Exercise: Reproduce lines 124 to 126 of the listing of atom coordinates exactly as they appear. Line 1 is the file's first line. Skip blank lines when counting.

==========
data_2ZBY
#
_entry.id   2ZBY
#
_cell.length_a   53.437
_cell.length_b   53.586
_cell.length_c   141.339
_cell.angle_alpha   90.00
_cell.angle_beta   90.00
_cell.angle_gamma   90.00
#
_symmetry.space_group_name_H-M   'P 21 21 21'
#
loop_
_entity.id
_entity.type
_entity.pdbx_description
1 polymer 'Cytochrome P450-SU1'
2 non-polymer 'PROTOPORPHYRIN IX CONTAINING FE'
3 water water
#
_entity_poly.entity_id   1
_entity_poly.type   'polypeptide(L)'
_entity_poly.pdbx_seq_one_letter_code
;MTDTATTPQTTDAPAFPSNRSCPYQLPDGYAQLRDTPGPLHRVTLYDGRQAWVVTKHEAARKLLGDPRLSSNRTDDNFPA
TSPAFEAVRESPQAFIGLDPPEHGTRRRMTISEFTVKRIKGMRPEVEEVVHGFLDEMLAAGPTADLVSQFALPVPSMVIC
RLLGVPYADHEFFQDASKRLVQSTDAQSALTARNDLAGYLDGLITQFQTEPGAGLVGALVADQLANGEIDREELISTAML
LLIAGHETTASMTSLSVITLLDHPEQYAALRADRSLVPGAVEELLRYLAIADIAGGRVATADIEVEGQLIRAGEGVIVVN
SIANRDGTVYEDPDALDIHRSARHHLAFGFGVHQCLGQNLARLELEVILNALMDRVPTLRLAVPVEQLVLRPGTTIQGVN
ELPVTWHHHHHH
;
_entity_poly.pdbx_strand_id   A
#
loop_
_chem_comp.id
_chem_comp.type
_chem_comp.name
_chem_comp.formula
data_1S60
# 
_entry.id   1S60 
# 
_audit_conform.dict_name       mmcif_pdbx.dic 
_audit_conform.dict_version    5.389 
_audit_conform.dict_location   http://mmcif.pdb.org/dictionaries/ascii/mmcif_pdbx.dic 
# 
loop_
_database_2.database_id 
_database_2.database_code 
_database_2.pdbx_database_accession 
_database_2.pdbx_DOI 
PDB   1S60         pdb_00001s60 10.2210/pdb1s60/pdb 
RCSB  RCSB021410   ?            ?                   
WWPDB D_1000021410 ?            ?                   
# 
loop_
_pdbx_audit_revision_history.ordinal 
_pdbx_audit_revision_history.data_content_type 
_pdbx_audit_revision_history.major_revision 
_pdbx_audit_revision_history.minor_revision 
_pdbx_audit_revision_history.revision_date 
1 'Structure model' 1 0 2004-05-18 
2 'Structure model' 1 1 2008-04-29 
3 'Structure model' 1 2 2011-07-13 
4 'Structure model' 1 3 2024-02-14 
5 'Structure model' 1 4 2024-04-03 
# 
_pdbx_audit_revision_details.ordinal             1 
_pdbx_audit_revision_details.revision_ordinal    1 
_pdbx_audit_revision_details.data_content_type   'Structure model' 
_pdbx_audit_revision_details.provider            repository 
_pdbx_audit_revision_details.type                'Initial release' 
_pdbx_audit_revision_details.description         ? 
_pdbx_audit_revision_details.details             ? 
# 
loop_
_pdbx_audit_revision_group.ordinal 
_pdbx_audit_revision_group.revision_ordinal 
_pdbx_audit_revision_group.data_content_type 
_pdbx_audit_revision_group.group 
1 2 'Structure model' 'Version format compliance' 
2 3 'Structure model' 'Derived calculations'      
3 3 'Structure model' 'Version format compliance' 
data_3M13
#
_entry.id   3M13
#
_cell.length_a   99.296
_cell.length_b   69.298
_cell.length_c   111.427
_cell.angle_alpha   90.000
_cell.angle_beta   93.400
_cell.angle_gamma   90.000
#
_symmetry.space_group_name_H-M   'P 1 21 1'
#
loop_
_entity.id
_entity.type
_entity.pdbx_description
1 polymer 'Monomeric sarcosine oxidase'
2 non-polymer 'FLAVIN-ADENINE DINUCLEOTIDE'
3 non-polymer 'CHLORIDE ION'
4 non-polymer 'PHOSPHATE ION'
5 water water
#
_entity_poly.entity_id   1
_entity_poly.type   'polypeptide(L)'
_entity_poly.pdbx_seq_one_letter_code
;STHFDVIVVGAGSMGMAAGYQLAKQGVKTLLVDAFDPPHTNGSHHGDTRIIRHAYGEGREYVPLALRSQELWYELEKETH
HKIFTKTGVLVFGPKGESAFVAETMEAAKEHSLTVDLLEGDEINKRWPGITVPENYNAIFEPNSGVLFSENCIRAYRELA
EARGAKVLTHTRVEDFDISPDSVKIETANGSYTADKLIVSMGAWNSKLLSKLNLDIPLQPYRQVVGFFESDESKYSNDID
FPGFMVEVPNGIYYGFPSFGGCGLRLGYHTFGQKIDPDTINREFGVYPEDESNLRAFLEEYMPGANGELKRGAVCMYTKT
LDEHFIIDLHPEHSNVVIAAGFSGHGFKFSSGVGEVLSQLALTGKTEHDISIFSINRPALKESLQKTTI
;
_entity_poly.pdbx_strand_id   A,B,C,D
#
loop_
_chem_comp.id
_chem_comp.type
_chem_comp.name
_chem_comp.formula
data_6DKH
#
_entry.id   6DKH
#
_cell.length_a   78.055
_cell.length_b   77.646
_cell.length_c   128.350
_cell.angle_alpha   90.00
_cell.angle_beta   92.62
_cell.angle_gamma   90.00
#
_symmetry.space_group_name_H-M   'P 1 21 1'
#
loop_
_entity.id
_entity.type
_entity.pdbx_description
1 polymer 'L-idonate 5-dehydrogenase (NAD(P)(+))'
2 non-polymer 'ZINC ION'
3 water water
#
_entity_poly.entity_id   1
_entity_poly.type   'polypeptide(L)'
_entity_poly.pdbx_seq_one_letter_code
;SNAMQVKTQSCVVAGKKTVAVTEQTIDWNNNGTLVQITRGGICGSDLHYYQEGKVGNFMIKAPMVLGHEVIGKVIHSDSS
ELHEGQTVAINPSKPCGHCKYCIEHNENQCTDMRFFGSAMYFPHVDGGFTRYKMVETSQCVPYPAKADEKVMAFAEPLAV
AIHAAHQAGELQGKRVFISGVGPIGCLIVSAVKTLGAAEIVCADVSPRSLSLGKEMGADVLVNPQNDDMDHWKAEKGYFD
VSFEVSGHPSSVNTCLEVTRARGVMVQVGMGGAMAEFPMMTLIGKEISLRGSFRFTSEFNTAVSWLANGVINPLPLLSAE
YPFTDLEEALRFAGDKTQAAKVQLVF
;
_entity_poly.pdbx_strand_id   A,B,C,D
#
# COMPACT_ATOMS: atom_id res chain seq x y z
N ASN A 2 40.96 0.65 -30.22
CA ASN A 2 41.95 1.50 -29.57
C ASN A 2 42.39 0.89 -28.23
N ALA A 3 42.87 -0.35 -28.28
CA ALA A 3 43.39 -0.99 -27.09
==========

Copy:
#
_entry.id   6DKH
#